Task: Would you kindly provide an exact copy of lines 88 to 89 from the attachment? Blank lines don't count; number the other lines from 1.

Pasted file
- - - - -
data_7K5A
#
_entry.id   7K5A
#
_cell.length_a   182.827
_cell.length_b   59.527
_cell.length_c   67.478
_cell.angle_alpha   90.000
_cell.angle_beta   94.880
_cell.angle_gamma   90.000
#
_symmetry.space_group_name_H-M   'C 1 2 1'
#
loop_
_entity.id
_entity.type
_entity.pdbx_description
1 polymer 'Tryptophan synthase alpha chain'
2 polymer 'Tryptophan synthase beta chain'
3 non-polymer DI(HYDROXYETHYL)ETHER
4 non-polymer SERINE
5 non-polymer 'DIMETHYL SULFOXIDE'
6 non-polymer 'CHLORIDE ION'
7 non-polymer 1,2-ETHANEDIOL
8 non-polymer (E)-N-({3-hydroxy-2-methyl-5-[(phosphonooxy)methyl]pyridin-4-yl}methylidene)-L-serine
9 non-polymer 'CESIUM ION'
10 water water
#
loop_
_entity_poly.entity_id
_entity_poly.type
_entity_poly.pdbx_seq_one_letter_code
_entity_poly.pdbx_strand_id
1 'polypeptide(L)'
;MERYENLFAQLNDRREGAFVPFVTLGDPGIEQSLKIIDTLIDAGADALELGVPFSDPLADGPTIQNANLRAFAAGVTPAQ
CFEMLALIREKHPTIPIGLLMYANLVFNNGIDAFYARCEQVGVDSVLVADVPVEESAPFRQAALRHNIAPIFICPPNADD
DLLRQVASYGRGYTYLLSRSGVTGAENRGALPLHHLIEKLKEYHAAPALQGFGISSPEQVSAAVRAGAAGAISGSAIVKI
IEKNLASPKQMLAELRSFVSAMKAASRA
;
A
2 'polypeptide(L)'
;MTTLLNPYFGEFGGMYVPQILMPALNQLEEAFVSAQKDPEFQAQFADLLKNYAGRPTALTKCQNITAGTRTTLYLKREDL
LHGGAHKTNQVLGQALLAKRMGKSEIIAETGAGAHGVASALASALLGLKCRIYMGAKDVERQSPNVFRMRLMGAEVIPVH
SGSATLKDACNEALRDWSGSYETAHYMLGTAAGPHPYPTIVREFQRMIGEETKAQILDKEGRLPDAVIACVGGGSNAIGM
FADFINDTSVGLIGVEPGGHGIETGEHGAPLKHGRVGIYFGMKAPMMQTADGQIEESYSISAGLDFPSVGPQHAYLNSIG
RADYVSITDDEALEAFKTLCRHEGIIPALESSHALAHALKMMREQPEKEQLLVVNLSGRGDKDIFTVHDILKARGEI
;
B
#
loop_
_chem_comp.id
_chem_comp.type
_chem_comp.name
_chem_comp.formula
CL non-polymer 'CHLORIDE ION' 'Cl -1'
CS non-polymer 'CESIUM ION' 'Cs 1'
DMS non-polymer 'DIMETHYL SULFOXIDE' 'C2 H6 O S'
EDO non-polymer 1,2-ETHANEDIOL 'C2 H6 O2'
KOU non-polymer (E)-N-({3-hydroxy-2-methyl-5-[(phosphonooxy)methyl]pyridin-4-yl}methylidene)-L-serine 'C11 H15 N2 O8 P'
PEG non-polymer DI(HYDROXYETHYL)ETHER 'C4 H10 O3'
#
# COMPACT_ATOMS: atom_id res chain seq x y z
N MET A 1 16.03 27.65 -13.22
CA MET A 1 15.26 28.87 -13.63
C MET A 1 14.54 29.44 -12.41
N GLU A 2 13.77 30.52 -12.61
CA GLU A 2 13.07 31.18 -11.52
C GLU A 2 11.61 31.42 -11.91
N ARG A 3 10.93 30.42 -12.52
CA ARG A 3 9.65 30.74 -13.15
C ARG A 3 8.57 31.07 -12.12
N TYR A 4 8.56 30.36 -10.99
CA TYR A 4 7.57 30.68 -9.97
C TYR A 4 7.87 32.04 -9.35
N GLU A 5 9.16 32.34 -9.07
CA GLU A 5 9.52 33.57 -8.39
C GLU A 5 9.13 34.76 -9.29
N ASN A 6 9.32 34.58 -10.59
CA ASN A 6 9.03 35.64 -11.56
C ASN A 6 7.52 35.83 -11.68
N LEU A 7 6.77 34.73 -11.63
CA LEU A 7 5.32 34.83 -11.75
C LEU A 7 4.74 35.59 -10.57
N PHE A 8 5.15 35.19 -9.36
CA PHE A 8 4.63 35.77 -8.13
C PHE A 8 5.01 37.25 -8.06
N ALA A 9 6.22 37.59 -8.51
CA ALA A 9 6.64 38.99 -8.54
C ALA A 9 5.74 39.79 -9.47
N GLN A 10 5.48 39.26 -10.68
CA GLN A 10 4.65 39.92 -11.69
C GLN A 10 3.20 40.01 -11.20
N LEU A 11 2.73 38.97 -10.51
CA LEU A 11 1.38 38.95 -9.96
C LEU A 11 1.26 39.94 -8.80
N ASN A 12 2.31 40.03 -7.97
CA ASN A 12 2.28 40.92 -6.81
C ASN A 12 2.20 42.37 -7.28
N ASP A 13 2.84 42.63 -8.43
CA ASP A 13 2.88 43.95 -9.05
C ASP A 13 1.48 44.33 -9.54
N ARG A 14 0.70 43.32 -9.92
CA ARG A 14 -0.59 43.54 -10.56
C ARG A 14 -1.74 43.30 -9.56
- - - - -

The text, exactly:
CA ALA A 9 6.64 38.99 -8.54
C ALA A 9 5.74 39.79 -9.47